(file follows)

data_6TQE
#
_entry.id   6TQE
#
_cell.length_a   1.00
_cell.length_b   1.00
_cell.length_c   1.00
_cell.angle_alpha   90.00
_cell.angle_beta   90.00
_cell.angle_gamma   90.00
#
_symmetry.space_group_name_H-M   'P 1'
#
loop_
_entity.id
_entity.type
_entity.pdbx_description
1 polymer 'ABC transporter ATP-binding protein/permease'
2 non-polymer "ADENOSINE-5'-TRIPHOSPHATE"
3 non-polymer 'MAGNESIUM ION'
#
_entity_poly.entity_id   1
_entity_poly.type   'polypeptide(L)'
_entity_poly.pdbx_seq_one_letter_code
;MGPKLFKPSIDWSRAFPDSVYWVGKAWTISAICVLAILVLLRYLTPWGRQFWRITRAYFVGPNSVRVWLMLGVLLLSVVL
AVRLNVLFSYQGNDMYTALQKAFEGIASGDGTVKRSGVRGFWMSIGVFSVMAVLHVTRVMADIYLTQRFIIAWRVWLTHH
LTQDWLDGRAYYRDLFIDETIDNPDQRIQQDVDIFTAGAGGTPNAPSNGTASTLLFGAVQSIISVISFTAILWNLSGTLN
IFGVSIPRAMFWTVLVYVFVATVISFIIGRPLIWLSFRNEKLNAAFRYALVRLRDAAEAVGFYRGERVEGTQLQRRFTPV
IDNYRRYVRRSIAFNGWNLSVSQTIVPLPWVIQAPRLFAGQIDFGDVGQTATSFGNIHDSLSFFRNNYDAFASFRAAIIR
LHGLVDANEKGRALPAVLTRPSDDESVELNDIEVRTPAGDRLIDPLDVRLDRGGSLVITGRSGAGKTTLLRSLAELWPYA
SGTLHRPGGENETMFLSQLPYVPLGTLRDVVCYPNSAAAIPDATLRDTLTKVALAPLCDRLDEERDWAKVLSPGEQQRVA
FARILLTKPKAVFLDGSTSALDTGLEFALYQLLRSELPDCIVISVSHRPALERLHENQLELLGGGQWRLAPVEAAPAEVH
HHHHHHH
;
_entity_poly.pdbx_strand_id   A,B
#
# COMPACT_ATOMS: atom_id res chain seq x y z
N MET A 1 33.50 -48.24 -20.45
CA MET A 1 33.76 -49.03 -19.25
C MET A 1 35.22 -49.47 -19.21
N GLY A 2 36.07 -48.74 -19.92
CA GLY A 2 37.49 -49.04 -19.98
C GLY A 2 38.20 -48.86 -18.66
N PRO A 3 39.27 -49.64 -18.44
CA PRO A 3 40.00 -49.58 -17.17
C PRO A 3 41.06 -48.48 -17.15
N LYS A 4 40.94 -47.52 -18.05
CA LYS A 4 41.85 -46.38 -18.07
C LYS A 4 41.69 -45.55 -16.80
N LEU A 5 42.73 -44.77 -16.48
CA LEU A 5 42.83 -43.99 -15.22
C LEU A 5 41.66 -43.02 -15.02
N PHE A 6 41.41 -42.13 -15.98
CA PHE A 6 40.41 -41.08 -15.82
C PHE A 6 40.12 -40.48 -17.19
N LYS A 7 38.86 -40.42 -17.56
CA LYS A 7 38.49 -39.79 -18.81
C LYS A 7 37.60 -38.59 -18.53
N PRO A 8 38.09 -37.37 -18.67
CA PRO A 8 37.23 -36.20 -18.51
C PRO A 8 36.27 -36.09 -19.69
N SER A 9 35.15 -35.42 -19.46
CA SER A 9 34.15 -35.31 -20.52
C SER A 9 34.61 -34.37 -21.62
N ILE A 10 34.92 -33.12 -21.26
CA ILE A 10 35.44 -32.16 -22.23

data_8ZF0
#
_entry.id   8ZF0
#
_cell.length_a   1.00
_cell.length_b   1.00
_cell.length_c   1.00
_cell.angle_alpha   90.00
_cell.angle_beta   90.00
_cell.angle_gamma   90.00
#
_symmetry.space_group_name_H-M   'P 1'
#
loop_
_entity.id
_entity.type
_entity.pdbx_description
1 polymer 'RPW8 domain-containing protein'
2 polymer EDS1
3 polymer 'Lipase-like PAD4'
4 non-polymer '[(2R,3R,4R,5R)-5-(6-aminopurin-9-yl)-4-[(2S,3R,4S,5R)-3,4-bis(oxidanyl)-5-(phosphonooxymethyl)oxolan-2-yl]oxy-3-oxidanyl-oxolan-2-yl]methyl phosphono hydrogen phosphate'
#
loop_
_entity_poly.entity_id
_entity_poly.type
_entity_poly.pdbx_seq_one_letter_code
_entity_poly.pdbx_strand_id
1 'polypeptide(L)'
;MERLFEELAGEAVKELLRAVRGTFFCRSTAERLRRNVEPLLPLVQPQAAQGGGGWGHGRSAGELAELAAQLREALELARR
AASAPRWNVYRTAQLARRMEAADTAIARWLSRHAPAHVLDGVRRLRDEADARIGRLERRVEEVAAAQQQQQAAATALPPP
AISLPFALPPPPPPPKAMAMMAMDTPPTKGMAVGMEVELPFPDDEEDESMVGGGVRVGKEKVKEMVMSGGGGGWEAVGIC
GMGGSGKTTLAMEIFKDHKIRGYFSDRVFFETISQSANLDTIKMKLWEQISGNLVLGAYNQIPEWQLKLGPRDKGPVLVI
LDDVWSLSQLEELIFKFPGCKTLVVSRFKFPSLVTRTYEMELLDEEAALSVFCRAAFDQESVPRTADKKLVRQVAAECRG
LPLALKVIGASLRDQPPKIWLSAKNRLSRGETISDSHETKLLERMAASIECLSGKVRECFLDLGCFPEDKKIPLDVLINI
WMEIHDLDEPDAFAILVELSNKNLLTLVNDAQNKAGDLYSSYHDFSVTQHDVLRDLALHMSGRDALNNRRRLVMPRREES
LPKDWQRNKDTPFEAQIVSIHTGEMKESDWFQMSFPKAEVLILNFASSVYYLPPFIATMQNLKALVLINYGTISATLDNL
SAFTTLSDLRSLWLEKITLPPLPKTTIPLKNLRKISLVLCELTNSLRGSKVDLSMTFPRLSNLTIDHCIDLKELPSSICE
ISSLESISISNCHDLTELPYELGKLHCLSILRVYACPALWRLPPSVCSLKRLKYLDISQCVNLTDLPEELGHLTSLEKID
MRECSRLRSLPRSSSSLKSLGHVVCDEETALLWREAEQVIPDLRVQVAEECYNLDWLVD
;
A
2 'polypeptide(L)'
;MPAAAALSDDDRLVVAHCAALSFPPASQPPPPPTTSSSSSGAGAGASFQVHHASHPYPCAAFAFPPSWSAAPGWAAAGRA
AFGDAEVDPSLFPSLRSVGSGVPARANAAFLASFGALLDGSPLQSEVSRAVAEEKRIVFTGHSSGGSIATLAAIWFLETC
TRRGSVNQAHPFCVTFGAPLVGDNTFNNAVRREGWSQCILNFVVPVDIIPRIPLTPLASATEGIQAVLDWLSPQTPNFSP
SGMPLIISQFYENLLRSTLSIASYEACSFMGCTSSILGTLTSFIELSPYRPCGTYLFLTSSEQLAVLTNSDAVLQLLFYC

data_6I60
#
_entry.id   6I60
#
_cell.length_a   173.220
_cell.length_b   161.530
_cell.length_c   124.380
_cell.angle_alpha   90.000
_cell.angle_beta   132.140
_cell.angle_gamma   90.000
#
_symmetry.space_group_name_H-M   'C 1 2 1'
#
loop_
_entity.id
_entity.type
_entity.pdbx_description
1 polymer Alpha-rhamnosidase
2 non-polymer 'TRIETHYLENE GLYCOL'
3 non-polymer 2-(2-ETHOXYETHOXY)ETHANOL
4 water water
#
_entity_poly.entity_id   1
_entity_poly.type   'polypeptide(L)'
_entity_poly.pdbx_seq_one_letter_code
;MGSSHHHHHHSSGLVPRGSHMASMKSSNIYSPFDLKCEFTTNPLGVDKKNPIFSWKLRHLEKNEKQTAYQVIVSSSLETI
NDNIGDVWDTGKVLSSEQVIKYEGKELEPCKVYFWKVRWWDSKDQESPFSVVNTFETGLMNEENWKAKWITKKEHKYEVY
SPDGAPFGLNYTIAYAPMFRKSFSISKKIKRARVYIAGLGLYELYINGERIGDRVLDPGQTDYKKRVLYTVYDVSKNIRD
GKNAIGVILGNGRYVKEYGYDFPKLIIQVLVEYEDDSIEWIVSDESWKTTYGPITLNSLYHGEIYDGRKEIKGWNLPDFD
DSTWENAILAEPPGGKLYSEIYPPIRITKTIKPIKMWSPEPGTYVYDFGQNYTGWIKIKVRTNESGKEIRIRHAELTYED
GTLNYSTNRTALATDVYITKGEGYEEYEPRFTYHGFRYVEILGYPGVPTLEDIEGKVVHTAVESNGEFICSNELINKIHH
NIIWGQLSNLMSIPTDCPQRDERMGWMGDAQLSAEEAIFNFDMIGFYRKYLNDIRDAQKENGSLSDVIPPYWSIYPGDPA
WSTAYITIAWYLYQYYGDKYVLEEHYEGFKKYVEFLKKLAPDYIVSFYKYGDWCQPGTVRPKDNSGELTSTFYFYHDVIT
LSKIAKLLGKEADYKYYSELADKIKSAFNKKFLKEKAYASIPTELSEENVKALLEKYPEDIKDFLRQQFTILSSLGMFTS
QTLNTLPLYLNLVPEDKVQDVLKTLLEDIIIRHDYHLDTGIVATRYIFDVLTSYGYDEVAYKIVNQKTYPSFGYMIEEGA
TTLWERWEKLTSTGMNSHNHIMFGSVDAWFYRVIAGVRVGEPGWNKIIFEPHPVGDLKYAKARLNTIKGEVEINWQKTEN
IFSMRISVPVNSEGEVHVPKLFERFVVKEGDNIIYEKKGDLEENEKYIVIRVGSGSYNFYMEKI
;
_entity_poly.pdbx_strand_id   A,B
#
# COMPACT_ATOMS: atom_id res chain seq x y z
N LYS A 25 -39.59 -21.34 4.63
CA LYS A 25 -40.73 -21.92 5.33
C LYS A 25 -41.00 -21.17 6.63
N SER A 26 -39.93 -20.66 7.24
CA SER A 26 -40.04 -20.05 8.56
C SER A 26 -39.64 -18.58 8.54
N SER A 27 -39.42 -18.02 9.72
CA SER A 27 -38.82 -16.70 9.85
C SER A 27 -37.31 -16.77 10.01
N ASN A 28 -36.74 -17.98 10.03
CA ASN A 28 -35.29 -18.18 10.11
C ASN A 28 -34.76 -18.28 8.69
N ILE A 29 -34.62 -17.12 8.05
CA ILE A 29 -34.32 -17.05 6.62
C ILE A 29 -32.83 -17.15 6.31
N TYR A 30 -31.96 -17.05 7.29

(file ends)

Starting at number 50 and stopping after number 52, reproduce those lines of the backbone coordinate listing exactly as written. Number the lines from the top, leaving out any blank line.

N LEU A 5 42.73 -44.77 -16.48
CA LEU A 5 42.83 -43.99 -15.22
C LEU A 5 41.66 -43.02 -15.02